Wedding Jargon Guide
Start wedding planning with our guide to the lingo, by Elvetham Wedding Specialist Charlotte Page-Smith.
Another name for ‘button hole’, the small posey that goes into the jacket’s left lapel of the grooms, best man, ushers, and other male wedding party members.
A decorative plate placed under a guest’s dinner plate to add to the décor of your wedding.
This describes when your wedding will be the only event at your venue. You have ‘exclusive use’ of the venue, which at The Elvetham includes bedrooms, function rooms and restaurant. Booking an exclusive-use wedding gives a truly home-from-home feel as you have the run of the whole venue.
Gifts for your guests as a thank-you for attending. Usually sat on place-settings at the Wedding Breakfast, popular wedding favours include; lottery tickets, charity donations, sweet treats, scented candles, personalised tea towels… the list goes on and on!
A round ball of flowers usually carried by flower girls, and with a ribbon handle so they can be easily carried. Make for great decorations post-ceremony, when little ones are usually bored of holding onto them!
The music played as the bridal party enter the ceremony. Live music is popular, or a favourite song played via the venue’s audio system.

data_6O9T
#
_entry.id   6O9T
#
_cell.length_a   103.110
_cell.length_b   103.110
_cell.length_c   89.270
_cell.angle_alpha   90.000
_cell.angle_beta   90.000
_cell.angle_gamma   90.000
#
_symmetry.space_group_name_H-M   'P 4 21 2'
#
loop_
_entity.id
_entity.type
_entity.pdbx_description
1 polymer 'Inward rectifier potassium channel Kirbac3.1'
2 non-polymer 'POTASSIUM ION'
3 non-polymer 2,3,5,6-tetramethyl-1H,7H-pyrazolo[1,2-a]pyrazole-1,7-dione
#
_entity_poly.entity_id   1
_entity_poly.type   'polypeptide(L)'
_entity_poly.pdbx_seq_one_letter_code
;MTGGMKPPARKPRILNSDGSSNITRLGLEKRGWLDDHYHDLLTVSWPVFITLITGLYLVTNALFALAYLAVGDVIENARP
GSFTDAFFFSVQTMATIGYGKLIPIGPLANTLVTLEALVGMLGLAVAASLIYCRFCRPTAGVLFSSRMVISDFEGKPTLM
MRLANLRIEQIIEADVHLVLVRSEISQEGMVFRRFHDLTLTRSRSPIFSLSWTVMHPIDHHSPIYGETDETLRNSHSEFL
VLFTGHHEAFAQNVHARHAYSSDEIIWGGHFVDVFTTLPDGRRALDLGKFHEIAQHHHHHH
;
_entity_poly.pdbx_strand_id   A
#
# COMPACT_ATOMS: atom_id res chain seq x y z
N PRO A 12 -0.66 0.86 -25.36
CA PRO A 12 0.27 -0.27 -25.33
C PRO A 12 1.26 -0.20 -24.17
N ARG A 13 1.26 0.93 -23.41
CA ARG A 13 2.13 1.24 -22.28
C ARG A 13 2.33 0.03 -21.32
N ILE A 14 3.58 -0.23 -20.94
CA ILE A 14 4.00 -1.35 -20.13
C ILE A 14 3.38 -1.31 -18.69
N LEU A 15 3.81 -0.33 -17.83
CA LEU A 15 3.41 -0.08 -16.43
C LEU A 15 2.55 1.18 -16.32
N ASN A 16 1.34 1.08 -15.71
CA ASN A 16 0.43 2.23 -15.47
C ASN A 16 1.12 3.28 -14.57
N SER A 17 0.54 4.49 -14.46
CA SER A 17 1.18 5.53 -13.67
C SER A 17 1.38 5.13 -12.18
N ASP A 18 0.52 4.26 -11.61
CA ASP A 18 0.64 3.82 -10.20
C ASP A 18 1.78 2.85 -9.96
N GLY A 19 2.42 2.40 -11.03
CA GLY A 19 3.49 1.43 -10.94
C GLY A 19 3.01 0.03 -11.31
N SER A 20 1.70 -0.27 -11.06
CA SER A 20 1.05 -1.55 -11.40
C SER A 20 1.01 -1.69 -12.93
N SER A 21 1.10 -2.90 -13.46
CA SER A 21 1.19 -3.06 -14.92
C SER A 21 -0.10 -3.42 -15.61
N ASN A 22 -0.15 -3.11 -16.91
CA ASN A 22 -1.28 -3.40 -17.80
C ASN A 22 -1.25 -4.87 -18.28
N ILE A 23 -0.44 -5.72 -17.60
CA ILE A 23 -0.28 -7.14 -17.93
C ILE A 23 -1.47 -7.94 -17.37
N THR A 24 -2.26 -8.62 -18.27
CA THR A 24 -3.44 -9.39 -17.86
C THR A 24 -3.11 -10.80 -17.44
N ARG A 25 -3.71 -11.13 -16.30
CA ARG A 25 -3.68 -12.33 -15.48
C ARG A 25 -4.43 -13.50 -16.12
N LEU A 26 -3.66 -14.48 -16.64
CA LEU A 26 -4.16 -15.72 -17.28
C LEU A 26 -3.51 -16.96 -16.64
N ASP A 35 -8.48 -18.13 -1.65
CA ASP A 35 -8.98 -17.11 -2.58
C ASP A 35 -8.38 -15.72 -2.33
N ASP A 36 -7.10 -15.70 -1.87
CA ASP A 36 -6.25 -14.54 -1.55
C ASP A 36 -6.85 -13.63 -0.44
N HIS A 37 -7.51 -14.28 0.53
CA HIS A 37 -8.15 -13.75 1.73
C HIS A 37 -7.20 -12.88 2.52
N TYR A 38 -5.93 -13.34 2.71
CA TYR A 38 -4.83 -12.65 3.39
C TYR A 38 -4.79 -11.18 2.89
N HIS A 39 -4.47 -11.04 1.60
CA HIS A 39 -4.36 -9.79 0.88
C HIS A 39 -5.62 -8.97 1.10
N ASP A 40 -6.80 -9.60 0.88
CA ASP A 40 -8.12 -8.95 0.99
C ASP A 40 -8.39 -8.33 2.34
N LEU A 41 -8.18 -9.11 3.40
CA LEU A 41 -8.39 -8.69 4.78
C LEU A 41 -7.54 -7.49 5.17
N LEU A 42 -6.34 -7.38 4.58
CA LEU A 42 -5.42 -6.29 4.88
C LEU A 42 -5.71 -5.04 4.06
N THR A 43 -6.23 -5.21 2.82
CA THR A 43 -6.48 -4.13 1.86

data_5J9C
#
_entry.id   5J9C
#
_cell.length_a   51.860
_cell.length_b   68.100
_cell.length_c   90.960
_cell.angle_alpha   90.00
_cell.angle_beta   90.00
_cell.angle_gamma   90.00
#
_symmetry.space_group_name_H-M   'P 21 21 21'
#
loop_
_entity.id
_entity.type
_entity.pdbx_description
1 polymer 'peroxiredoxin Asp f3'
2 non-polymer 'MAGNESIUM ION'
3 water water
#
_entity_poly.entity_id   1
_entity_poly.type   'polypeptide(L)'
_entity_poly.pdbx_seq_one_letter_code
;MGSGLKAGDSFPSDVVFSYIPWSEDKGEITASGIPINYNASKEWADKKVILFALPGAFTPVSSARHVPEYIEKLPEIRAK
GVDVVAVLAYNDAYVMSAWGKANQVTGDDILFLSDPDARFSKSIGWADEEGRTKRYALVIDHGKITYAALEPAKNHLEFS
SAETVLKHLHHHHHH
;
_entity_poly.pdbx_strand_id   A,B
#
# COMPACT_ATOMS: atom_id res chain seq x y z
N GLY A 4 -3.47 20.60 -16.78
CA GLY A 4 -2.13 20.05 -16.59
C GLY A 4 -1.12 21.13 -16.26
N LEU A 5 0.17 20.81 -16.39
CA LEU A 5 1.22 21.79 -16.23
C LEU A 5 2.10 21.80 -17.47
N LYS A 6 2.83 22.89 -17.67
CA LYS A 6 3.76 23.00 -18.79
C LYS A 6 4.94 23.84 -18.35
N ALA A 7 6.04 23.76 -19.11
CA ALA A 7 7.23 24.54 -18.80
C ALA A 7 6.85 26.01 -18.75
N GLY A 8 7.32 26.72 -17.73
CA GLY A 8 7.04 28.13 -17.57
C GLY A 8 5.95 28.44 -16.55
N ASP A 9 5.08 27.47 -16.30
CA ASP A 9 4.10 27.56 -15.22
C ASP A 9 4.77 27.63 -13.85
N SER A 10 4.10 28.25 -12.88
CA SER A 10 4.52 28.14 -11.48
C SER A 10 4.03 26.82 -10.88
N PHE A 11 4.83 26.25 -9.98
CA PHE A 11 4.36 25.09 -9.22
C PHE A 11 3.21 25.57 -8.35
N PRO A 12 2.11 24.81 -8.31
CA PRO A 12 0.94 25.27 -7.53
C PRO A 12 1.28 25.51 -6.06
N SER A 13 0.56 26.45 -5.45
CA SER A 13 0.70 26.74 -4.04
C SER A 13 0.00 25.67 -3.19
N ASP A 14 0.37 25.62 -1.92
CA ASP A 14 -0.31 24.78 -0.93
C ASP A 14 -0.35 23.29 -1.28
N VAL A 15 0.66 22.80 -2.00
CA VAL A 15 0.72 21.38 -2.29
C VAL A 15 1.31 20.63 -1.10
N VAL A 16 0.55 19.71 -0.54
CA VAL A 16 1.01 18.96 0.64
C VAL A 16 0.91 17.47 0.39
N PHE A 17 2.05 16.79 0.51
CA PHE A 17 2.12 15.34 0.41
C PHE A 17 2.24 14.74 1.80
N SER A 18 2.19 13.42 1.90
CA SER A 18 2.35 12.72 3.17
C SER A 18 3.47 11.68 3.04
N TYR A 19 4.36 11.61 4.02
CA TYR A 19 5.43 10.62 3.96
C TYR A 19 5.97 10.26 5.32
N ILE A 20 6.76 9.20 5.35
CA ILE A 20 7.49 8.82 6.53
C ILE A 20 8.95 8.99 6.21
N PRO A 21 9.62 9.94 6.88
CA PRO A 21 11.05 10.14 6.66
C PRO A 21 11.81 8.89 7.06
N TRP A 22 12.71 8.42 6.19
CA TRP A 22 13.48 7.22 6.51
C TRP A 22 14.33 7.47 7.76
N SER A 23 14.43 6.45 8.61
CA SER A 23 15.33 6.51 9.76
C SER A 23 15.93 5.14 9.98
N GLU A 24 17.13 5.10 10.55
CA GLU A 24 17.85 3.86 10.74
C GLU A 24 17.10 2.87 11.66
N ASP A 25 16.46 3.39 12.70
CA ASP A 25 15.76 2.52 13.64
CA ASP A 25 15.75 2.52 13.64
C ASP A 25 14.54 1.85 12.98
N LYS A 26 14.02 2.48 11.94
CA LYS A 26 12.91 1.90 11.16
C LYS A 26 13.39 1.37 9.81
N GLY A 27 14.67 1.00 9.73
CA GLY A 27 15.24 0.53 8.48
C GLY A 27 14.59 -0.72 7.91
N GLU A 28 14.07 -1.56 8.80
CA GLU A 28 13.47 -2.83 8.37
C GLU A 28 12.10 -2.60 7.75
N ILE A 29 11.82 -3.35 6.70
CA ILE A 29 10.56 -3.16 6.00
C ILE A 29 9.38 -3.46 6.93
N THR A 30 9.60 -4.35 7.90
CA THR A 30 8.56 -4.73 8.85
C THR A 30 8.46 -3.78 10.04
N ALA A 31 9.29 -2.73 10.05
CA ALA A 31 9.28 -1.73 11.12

This is the name for the music that plays as the newlyweds leave the ceremony. Popular choices of recessional music include a live harp musician or string quartet, or a favourite song played via the venue audio system.
Cards sent to your guests as soon as you have a confirmed wedding date, which usually only includes the date and general location. The benefit of using save-the-date cards is that your guests will keep your wedding date free for you, and you have some extra time to figure out all the details that will go on your invitation.
A friendly face that will know your day schedule inside out, and move guests around as the day progresses. Toastmasters call guests to dinner, announce the newly married couple, introduce speeches, and help organise family members for photos. A good toastmaster is invaluable!
Traditionally this is where the bridal party sits, but today it’s more likely to be; newlyweds, both sets of parents, best man and chief bridesmaid. Depending on the intricacies of your table plan, you might want to include grandparents, step-parents, or siblings on the top table. Long or round top tables are both popular, but it’s always best to check with your venue which shape best fits in the room.
Hopefully that helps clear up some of the more obscure wedding jargon!